Clinical Study | Open Access
Evaluation of Sample Stability and Automated DNA Extraction for Fetal Sex Determination Using Cell-Free Fetal DNA in Maternal Plasma
Objective. The detection of paternally inherited sequences in maternal plasma, such as the SRY gene for fetal sexing or RHD for fetal blood group genotyping, is becoming part of daily routine in diagnostic laboratories. Due to the low percentage of fetal DNA, it is crucial to ensure sample stability and the efficiency of DNA extraction. We evaluated blood stability at 4°C for at least 24 hours and automated DNA extraction, for fetal sex determination in maternal plasma. Methods. A total of 158 blood samples were collected, using EDTA-K tubes, from women in their 1st trimester of pregnancy. Samples were kept at 4°C for at least 24 hours before processing. An automated DNA extraction was evaluated, and its efficiency was compared with a standard manual procedure. The SRY marker was used to quantify cfDNA by real-time PCR. Results. Although lower cfDNA amounts were obtained by automated DNA extraction (mean 107,35 GE/mL versus 259,43 GE/mL), the SRY sequence was successfully detected in all 108 samples from pregnancies with male fetuses. Conclusion. We successfully evaluated the suitability of standard blood tubes for the collection of maternal blood and assessed samples to be suitable for analysis at least 24 hours later. This would allow shipping to a central reference laboratory almost from anywhere in Europe.
The use of cell-free fetal DNA (cfDNA) in maternal plasma is part of the daily routine in several genetic centers for noninvasive fetal sex determination, RhD genotyping, and more recently aneuploidy screening [1–5]. Although cfDNA represents a very low percentage of the total amount of free DNA circulating in plasma (3–6%), paternally inherited sequences absent in the mother can easily be detected in plasma samples from pregnant women from the first trimester of pregnancy. Non-invasive fetal sex determination has become a very useful tool in the management of pregnancies at risk of X-linked inherited disorders, as it allows reducing the need of invasive procedures [6–9].
However, the low proportion of ffDNA present in maternal plasma still poses some technical difficulties related to sample stability during transport and DNA extraction methods. Different effects of blood processing protocols on the amount of retrievable cfDNA have been reported, and the time between venopuncture and cfDNA recovery has also been shown to favor blood cells haemolysis, thus, reducing the fetal DNA fraction [10–12].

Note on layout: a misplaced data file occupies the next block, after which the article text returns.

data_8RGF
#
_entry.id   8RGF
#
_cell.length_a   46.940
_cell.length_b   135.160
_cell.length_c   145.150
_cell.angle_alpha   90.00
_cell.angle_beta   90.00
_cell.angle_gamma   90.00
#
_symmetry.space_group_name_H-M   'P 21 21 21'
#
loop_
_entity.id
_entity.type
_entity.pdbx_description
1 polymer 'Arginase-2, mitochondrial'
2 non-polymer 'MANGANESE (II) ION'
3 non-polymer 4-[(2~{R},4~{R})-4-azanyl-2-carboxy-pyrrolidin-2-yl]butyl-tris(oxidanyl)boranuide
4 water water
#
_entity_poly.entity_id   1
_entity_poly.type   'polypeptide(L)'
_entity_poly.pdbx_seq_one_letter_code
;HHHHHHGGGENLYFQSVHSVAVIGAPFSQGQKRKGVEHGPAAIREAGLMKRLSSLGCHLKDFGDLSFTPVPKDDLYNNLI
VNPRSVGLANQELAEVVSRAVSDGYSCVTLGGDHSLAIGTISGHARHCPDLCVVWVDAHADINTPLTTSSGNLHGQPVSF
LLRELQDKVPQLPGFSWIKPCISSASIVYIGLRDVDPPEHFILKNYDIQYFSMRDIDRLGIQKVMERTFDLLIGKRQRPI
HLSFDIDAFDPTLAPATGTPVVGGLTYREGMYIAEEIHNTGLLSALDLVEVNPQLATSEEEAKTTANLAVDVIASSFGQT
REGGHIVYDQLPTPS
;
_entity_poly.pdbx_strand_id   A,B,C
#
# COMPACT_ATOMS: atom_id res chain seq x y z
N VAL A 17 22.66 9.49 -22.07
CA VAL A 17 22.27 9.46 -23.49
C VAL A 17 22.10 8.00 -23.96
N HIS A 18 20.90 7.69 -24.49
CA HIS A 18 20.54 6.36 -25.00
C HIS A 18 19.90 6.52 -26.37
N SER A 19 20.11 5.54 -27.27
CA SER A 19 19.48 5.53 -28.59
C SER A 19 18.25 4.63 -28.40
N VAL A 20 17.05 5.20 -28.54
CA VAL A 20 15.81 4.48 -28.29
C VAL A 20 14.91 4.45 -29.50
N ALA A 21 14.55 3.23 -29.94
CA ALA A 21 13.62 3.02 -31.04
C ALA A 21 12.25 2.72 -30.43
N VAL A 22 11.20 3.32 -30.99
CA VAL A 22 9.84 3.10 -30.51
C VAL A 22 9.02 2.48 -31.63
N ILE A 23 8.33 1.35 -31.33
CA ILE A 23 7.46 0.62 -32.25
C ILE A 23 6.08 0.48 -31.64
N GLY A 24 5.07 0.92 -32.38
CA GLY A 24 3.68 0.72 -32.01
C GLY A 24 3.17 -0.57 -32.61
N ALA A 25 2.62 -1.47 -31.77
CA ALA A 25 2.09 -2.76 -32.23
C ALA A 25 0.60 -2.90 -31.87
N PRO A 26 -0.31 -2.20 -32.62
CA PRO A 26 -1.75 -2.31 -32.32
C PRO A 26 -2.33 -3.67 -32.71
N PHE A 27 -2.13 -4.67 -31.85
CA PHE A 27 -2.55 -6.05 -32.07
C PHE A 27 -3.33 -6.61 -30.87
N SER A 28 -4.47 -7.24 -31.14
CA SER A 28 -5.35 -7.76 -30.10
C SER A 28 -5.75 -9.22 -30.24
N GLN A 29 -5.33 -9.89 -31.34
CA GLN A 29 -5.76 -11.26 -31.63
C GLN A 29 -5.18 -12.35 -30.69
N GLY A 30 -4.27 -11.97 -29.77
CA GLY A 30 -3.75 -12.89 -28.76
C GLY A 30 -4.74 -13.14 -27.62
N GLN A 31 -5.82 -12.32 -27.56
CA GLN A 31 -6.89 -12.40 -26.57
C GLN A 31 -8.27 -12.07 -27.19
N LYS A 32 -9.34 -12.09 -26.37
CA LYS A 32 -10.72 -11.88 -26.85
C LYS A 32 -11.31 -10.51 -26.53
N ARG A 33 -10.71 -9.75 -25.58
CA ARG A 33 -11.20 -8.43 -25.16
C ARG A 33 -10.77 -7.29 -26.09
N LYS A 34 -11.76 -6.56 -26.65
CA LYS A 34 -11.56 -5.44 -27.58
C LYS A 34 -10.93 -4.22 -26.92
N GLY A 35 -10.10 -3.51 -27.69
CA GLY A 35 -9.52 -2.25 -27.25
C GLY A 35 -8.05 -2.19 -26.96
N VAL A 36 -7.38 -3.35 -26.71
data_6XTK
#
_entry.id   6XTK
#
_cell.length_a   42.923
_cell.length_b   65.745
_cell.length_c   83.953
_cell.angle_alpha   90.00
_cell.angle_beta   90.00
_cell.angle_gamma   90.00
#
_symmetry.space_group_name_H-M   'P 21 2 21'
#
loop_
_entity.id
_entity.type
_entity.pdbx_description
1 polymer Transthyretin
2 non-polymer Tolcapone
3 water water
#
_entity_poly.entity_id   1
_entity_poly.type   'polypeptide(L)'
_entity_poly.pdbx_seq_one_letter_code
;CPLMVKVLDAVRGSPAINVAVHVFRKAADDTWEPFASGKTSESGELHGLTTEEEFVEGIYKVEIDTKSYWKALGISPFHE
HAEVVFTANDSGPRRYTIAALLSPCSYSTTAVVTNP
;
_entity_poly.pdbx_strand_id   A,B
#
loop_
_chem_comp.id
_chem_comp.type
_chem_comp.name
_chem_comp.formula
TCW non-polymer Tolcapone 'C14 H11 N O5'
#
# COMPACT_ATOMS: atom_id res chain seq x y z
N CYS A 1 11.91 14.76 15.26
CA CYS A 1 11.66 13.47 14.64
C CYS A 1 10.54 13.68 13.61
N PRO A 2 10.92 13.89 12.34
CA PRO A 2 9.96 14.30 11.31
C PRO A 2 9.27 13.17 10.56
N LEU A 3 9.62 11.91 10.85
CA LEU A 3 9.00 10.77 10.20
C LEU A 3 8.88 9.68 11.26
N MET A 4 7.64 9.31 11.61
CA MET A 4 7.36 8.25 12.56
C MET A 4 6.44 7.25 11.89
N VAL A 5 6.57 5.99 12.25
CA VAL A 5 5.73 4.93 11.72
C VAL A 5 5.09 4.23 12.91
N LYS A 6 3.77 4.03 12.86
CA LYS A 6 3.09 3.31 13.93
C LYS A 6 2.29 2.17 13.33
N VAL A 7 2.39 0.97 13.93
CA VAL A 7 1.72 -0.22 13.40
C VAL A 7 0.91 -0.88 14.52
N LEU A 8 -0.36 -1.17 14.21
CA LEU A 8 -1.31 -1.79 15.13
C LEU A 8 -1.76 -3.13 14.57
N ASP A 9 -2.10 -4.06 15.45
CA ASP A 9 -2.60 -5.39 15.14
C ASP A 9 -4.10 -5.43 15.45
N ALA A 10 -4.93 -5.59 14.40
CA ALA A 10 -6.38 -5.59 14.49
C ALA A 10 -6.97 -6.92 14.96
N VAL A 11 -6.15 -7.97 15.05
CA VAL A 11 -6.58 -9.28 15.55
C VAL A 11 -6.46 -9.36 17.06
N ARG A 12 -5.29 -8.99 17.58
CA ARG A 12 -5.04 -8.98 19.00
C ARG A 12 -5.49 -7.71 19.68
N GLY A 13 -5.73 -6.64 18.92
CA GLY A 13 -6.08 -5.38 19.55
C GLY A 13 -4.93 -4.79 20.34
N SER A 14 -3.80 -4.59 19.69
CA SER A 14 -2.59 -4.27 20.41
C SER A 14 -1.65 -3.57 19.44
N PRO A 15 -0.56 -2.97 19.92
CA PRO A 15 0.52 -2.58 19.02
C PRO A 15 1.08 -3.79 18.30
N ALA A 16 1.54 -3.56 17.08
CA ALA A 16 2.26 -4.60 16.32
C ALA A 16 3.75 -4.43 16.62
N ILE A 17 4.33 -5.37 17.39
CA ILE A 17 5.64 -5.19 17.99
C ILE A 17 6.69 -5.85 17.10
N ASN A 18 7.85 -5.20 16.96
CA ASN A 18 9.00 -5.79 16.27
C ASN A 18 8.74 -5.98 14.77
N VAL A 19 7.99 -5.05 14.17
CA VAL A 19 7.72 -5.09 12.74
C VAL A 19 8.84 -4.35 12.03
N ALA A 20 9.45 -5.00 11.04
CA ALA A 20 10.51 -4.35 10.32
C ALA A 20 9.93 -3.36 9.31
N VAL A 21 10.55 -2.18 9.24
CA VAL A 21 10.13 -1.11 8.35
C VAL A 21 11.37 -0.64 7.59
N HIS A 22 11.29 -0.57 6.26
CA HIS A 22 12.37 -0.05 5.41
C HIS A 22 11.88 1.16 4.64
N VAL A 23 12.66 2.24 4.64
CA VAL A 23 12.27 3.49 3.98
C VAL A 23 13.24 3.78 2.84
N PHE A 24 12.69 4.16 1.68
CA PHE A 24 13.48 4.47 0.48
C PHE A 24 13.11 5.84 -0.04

Different strategies have been suggested to try stabilizing blood samples to improve cfDNA extraction, mainly limiting the time before plasma separation or eventually using formaldehyde [13–17]. Also, specific collection tubes stabilizing blood samples are now commercially available, although being not approved yet for diagnostic purposes .
We evaluated the suitability of blood collection in standard CE marked EDTA-K tubes and their storage at 4°C for at least 24 hours, to detect fetal SRY sequences in maternal plasma.
This could allow easy and cost-effective sample collection at local clinics, providing enough time for samples shipping to a central reference lab to be processed on the following day.
We also evaluated the suitability of using an automated DNA extraction method for low cost and high throughput analysis by comparing cfDNA yield obtained with a reference manual DNA extraction procedure.
2. Materials and Methods
Blood samples were collected in mL EDTA-K tubes from over 400 pregnant women between 11th and 13th weeks of gestation (mean: 12) just before undergoing an invasive procedure (CVS) for prenatal diagnosis of chromosome abnormalities. Blood samples were kept at 4°C before being sent to the laboratory; same storage conditions were also kept upon reception for at least 24 hours from venopuncture. Plasmas were separated from the cellular fraction by a first centrifugation at low speed (10 minutes at 1200 g) and second high speed centrifugation for 10 minutes at 16000 g and 4°C. Supernatants were stored at −20°C until DNA extraction. All CVS samples were analysed by QF-PCR for rapid prenatal diagnosis of chromosomes X, Y, 21, 18, and 13 aneuploidies with results made available to referring physicians within 24 hours from sampling .
Based on QF-PCR results, a total of 108 plasmas were selected from women carrying normal male fetuses so that DNA extraction efficiency could be monitored by real-time PCR quantification of the SRY gene. Fifty more samples from women carrying normal female fetuses were also selected as negative controls.
The first batch of 50 samples from male fetuses was processed in duplicate using manual and automated extractions. DNA extractions were performed from 500 µL of plasma using the QIAamp DSP virus kit (QIAGEN Inc.) slightly modifying the manufacturer protocol, with a final DNA elution of 55 µL. A total of 850 µL of plasma from the same sample was also extracted using the COBAS AmpliPrep-total nucleic acid isolation (TNAI) kit on the COBAS AmpliPrep DNA/RNA extractor (Roche Diagnostics) using a final elution volume of 75 µL.
All remaining samples were processed with the automated method; DNAs were kept at −20°C until PCR analysis.
Extracted DNAs were tested in duplicates, and cfDNA amounts were evaluated by absolute quantification of the SRY gene using real-time PCR as previously described (Zhong et al., 2001) . Positive SRY amplification with a threshold cycle value (Ct) 42 was expected in at least one of the duplicates from male pregnancies, while undetectable amplification was expected in female pregnancies used as negative controls.